Cube is the greatest way to play Magic: the Gathering. To celebrate the game’s upcoming 30th anniversary and our favorite format, we analyzed cube data to understand what card first printed in each year of the game’s history most-utilized in the format that’s often viewed as a museum of Magic history.
But what is Cube?
Cube is a a custom limited format that treats Magic: the Gathering as the base rules for a draft of the Cube creator’s imagination, using any combination of the game’s library of over 25,000 game pieces to make as complex and replayable experience as they desire. Wizards of the Coast’s own Melissa DeTora wrote a guide to building your first Cube, if you’re interested in reading more about the format!
To generate these results, we analyzed the lists of the 120 most popular cubes on Cube Cobra that fit the following criteria: 1) the cubes were active: they had been updated during calendar year 2023; 2) the cubes were non-restricted: they did not exclude cards based on rarity, constructed legality, expansion, flavor, etc; 3) the cube is intended for 8-person draft with 1v1 games: which requires a list of at least 360 cards with rules close enough to retail draft.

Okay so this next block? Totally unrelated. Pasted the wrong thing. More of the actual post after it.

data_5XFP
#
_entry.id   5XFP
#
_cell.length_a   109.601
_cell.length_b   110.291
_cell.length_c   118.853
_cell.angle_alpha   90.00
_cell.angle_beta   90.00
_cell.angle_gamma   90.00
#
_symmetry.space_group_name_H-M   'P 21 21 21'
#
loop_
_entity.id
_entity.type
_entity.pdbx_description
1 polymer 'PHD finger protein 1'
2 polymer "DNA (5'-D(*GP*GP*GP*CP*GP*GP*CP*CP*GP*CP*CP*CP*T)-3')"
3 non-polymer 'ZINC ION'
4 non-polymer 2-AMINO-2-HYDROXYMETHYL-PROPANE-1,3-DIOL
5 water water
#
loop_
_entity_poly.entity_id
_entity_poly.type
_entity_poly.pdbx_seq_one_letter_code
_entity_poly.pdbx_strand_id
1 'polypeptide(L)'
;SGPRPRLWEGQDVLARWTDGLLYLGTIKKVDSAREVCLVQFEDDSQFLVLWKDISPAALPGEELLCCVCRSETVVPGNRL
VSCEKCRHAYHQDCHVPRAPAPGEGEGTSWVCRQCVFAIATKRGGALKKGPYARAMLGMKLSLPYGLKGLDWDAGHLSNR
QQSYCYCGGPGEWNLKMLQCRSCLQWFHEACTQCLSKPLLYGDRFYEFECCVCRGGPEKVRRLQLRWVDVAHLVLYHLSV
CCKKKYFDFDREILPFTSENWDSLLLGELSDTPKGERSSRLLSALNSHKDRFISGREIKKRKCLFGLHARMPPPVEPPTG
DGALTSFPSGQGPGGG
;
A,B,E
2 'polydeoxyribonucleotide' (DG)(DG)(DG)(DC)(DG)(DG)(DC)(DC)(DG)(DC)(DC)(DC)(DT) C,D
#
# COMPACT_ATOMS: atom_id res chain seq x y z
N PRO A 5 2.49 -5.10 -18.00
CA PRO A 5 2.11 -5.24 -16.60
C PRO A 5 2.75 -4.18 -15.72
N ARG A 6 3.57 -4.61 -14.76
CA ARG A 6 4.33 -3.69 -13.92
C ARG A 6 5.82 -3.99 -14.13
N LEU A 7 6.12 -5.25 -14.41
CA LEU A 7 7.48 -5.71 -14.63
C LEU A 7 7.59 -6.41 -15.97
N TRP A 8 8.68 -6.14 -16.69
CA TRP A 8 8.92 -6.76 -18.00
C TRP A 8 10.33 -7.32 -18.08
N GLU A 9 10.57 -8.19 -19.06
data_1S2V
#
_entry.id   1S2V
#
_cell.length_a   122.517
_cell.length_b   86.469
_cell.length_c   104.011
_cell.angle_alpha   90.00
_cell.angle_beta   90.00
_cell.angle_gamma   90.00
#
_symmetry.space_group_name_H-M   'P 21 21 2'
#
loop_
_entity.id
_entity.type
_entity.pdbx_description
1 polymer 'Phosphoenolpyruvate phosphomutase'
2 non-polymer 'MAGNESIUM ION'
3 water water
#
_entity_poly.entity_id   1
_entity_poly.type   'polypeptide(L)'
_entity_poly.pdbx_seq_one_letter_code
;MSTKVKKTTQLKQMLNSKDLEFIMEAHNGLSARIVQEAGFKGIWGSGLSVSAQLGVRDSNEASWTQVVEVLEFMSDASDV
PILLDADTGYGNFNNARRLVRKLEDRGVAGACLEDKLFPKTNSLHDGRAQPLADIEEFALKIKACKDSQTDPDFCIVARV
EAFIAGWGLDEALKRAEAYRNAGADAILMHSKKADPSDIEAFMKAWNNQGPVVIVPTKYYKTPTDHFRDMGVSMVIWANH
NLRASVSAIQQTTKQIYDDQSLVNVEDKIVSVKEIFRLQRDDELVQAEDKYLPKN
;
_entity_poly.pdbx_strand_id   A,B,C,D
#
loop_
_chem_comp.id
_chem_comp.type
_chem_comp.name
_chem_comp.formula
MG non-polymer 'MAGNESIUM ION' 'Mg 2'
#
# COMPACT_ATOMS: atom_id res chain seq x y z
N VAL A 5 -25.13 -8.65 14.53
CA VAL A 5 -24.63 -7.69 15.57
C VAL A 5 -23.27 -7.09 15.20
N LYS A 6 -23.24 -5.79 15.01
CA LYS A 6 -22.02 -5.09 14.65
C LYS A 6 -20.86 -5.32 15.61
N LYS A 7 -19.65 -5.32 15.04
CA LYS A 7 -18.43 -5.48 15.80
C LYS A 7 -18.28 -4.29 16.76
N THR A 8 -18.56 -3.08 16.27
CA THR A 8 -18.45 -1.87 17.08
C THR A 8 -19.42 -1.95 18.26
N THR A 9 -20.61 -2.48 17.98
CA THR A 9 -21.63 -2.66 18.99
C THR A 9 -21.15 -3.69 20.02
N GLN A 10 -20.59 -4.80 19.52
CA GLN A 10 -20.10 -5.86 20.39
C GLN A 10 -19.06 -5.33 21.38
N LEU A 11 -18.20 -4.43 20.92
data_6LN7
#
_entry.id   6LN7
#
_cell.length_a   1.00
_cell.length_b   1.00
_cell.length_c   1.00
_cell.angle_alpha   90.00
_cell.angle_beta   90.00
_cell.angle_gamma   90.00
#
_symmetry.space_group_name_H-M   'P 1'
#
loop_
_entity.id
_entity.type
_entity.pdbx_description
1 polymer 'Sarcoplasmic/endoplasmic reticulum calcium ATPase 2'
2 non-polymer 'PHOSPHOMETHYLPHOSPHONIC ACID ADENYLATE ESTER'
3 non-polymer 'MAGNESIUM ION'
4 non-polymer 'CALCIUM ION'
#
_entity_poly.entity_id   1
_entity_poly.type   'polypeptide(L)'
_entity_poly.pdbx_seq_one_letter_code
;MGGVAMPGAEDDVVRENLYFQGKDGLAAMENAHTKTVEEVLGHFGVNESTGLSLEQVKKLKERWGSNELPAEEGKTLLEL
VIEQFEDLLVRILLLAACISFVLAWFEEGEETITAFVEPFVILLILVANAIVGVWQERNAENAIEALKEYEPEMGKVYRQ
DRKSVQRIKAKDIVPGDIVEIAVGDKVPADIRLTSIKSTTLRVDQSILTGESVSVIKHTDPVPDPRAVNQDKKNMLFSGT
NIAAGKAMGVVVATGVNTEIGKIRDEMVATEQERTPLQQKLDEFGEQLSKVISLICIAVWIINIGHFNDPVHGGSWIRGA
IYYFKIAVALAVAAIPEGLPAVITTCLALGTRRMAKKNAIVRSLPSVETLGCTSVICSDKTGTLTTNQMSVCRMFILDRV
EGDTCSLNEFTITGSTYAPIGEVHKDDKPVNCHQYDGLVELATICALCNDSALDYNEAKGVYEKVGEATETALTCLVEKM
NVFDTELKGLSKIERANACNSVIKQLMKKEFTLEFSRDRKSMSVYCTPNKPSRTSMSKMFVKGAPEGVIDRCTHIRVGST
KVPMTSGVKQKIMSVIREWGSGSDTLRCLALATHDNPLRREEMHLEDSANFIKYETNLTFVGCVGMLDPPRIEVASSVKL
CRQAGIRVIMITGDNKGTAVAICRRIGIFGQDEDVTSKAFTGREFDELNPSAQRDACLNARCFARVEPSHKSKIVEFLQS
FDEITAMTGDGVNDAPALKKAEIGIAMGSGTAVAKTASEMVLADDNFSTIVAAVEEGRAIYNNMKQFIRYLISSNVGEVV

The top 500 most-followed cubes on CubeCobra were vetted with these metrics, and many of the parameters were judged based on the written explanation from a Cube’s curator. The purpose of these restrictions was to remove biases that other cubes would introduce. For example, as you can see from a quick tour of Lucky Paper’s Cube Map, the combined volume of Peasant, Pauper, Commander, and Set cubes make up what appears to be a slight majority of CubeCobra’s volume, and we wanted to represent curator’s unrestricted preferences.
Infographic: MTG Cube’s Most Popular Card by Year
If you’re active in the Cube community, whether on Discord, on the new Cube sub-Reddit, or, if you prefer old-school styled Internet chat, on the excellent Riptide Lab forum, none of these are particularly surprising, except perhaps Retrofitter Foundry, a card that was, until a few years ago, considered a “hidden gem” among Cube curators.
Lightning Bolt, from the game’s first expansion, tops the list in more than one way, seeing a higher play rate than even the fetch or shock lands with 93% participation in the 120 cubes studied here. Excluding this year’s result, which is liable to change (and also reflects many Cube curators’ penchant for being a set or so behind in updating their lists), the lowest-performing card on the list is Opt, a card that I was surprised was as high as it was, considering the great diversity of cantrips in the long history of Magic.
|Year||Top Card||Expansion||Play Rate|
|1996||Force of Will||ALL||65%|
|1999||Mother of Runes||ULG||75%|
|2002||Allied Fetch Lands||ONS||93%|
|2009||Enemy Fetch Lands||ZEN||93%|
|2022||Boseiju, Who Endures||NEO||71%|
|2023||Atraxa, Grand Unifier||ONE||41%|
We’ve got more Cube analysis coming in the next few weeks and new Magic: the Gathering infographics and analysis every week, so if you’ve enjoyed this article, please sign up for our newsletter to find out first and make sure to follow us on Facebook, Instagram, Twitter, and now, Threads!!